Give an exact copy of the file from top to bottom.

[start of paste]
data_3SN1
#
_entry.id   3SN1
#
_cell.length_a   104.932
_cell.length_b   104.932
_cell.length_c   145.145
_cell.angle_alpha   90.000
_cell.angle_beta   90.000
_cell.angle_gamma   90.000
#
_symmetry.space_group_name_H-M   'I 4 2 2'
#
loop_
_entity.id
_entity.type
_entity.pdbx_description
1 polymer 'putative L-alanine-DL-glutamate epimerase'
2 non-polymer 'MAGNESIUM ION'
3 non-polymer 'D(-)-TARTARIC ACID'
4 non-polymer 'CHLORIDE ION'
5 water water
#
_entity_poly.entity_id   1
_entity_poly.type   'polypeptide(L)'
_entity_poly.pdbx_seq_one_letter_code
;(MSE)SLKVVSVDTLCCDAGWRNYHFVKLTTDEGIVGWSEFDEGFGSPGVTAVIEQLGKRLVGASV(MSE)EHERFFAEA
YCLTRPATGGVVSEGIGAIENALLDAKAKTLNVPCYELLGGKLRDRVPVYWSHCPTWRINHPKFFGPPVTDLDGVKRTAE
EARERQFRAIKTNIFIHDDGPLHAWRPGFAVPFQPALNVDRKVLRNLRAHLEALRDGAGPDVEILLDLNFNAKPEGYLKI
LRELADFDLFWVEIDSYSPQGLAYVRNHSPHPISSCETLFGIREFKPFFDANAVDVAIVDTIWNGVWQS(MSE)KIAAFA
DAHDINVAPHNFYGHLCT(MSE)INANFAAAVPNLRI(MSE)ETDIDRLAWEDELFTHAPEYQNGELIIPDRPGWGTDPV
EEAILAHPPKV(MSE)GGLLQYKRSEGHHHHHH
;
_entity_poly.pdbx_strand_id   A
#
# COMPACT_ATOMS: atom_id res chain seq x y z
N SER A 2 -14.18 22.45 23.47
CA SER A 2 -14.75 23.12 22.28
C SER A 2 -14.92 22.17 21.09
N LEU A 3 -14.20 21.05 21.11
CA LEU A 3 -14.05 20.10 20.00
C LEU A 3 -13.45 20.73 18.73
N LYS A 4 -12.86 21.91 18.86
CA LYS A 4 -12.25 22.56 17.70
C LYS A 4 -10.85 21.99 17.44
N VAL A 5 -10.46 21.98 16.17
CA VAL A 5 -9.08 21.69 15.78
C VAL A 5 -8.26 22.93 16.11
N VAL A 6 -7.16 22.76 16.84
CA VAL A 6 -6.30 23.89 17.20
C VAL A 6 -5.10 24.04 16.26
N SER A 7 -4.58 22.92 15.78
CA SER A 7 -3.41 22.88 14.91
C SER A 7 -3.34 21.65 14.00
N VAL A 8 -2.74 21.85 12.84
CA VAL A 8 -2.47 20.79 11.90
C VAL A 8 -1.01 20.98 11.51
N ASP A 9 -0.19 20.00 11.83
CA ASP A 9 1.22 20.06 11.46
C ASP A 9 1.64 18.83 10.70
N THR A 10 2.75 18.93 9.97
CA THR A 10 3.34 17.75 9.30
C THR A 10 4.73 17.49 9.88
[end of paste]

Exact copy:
data_3SN1
#
_entry.id   3SN1
#
_cell.length_a   104.932
_cell.length_b   104.932
_cell.length_c   145.145
_cell.angle_alpha   90.000
_cell.angle_beta   90.000
_cell.angle_gamma   90.000
#
_symmetry.space_group_name_H-M   'I 4 2 2'
#
loop_
_entity.id
_entity.type
_entity.pdbx_description
1 polymer 'putative L-alanine-DL-glutamate epimerase'
2 non-polymer 'MAGNESIUM ION'
3 non-polymer 'D(-)-TARTARIC ACID'
4 non-polymer 'CHLORIDE ION'
5 water water
#
_entity_poly.entity_id   1
_entity_poly.type   'polypeptide(L)'
_entity_poly.pdbx_seq_one_letter_code
;(MSE)SLKVVSVDTLCCDAGWRNYHFVKLTTDEGIVGWSEFDEGFGSPGVTAVIEQLGKRLVGASV(MSE)EHERFFAEA
YCLTRPATGGVVSEGIGAIENALLDAKAKTLNVPCYELLGGKLRDRVPVYWSHCPTWRINHPKFFGPPVTDLDGVKRTAE
EARERQFRAIKTNIFIHDDGPLHAWRPGFAVPFQPALNVDRKVLRNLRAHLEALRDGAGPDVEILLDLNFNAKPEGYLKI
LRELADFDLFWVEIDSYSPQGLAYVRNHSPHPISSCETLFGIREFKPFFDANAVDVAIVDTIWNGVWQS(MSE)KIAAFA
DAHDINVAPHNFYGHLCT(MSE)INANFAAAVPNLRI(MSE)ETDIDRLAWEDELFTHAPEYQNGELIIPDRPGWGTDPV
EEAILAHPPKV(MSE)GGLLQYKRSEGHHHHHH
;
_entity_poly.pdbx_strand_id   A
#
# COMPACT_ATOMS: atom_id res chain seq x y z
N SER A 2 -14.18 22.45 23.47
CA SER A 2 -14.75 23.12 22.28
C SER A 2 -14.92 22.17 21.09
N LEU A 3 -14.20 21.05 21.11
CA LEU A 3 -14.05 20.10 20.00
C LEU A 3 -13.45 20.73 18.73
N LYS A 4 -12.86 21.91 18.86
CA LYS A 4 -12.25 22.56 17.70
C LYS A 4 -10.85 21.99 17.44
N VAL A 5 -10.46 21.98 16.17
CA VAL A 5 -9.08 21.69 15.78
C VAL A 5 -8.26 22.93 16.11
N VAL A 6 -7.16 22.76 16.84
CA VAL A 6 -6.30 23.89 17.20
C VAL A 6 -5.10 24.04 16.26
N SER A 7 -4.58 22.92 15.78
CA SER A 7 -3.41 22.88 14.91
C SER A 7 -3.34 21.65 14.00
N VAL A 8 -2.74 21.85 12.84
CA VAL A 8 -2.47 20.79 11.90
C VAL A 8 -1.01 20.98 11.51
N ASP A 9 -0.19 20.00 11.83
CA ASP A 9 1.22 20.06 11.46
C ASP A 9 1.64 18.83 10.70
N THR A 10 2.75 18.93 9.97
CA THR A 10 3.34 17.75 9.30
C THR A 10 4.73 17.49 9.88